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October 30, 1943


Author Affiliations


From St. Ann's Maternity Hospital.

JAMA. 1943;123(9):524-528. doi:10.1001/jama.1943.02840440006002

The occipitoposterior position is perhaps the most common and important abnormality in the mechanism of vertex presentations, occurring in approximately 25 per cent of all such presentations. Its management has long been a matter of discussion. Although the literature on the subject is voluminous and facts of some value have been derived from it, there will undoubtedly be many more contributions, for there will always be a posterior.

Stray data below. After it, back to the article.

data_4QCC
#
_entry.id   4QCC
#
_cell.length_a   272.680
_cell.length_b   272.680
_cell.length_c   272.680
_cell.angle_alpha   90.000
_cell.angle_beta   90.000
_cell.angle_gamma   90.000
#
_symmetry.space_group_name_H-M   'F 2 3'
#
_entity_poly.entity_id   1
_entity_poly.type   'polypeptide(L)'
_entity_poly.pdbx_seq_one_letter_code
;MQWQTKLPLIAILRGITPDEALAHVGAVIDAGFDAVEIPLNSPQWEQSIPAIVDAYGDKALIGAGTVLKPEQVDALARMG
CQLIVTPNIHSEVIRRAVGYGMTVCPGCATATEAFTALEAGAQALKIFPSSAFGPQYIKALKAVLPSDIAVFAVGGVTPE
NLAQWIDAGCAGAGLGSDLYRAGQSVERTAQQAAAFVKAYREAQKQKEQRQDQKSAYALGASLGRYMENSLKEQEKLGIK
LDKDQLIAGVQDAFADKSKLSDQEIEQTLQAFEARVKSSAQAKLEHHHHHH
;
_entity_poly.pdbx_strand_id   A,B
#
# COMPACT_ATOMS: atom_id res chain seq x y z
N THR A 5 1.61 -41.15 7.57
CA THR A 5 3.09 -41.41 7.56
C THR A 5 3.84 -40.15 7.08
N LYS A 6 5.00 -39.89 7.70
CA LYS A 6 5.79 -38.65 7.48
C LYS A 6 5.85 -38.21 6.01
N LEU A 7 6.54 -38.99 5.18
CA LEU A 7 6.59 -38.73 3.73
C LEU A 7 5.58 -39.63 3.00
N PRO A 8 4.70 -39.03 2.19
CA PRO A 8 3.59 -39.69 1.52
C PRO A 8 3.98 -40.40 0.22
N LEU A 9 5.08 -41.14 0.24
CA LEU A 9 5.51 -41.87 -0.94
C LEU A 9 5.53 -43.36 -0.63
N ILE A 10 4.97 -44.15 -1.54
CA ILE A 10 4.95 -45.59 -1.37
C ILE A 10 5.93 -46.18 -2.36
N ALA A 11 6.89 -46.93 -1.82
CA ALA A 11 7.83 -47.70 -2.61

The occipitoposterior position is probably much more common than is generally supposed. I am convinced that many prolonged labors supposedly occipitoanterior were occipitoposterior in the beginning. The reported incidence varies greatly: Tweedy and Wrench1 reported 121 cases in 15,167 deliveries (0.8 per cent); Williams,2 11.3 per cent in 5,000 cases; Scott,3 14.04 per cent in 1,000 consecutive cases; Piper,4 17.1 per cent; Danforth,5 25.1 per cent in 1,131 private deliveries. In an earlier paper6 I reported